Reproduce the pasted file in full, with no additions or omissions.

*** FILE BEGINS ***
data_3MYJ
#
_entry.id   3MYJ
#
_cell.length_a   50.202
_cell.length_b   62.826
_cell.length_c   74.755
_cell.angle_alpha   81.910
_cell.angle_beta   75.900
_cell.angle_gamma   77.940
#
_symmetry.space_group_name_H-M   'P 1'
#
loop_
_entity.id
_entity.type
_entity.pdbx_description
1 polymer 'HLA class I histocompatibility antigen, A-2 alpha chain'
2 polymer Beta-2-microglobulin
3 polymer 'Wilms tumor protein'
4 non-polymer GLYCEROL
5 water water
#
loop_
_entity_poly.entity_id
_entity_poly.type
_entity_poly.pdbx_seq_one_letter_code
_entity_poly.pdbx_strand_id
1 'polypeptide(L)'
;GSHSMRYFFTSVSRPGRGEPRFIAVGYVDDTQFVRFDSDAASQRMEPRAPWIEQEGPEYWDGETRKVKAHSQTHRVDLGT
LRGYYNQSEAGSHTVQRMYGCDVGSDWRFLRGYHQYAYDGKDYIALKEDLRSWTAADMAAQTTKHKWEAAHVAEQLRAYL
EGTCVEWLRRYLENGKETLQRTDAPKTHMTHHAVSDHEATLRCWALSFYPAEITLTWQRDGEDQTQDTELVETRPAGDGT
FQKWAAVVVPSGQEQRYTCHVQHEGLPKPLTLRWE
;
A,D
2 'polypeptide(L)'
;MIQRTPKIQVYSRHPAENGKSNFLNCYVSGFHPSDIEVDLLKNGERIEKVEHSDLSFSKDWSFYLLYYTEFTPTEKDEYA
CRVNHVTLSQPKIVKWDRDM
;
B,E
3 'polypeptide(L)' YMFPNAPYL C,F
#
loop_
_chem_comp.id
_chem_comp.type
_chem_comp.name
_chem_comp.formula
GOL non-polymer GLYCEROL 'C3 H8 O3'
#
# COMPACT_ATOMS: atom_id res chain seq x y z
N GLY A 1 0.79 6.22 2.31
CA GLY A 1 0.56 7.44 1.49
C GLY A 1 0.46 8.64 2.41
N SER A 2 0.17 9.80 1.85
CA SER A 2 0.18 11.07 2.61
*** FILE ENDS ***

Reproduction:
data_3MYJ
#
_entry.id   3MYJ
#
_cell.length_a   50.202
_cell.length_b   62.826
_cell.length_c   74.755
_cell.angle_alpha   81.910
_cell.angle_beta   75.900
_cell.angle_gamma   77.940
#
_symmetry.space_group_name_H-M   'P 1'
#
loop_
_entity.id
_entity.type
_entity.pdbx_description
1 polymer 'HLA class I histocompatibility antigen, A-2 alpha chain'
2 polymer Beta-2-microglobulin
3 polymer 'Wilms tumor protein'
4 non-polymer GLYCEROL
5 water water
#
loop_
_entity_poly.entity_id
_entity_poly.type
_entity_poly.pdbx_seq_one_letter_code
_entity_poly.pdbx_strand_id
1 'polypeptide(L)'
;GSHSMRYFFTSVSRPGRGEPRFIAVGYVDDTQFVRFDSDAASQRMEPRAPWIEQEGPEYWDGETRKVKAHSQTHRVDLGT
LRGYYNQSEAGSHTVQRMYGCDVGSDWRFLRGYHQYAYDGKDYIALKEDLRSWTAADMAAQTTKHKWEAAHVAEQLRAYL
EGTCVEWLRRYLENGKETLQRTDAPKTHMTHHAVSDHEATLRCWALSFYPAEITLTWQRDGEDQTQDTELVETRPAGDGT
FQKWAAVVVPSGQEQRYTCHVQHEGLPKPLTLRWE
;
A,D
2 'polypeptide(L)'
;MIQRTPKIQVYSRHPAENGKSNFLNCYVSGFHPSDIEVDLLKNGERIEKVEHSDLSFSKDWSFYLLYYTEFTPTEKDEYA
CRVNHVTLSQPKIVKWDRDM
;
B,E
3 'polypeptide(L)' YMFPNAPYL C,F
#
loop_
_chem_comp.id
_chem_comp.type
_chem_comp.name
_chem_comp.formula
GOL non-polymer GLYCEROL 'C3 H8 O3'
#
# COMPACT_ATOMS: atom_id res chain seq x y z
N GLY A 1 0.79 6.22 2.31
CA GLY A 1 0.56 7.44 1.49
C GLY A 1 0.46 8.64 2.41
N SER A 2 0.17 9.80 1.85
CA SER A 2 0.18 11.07 2.61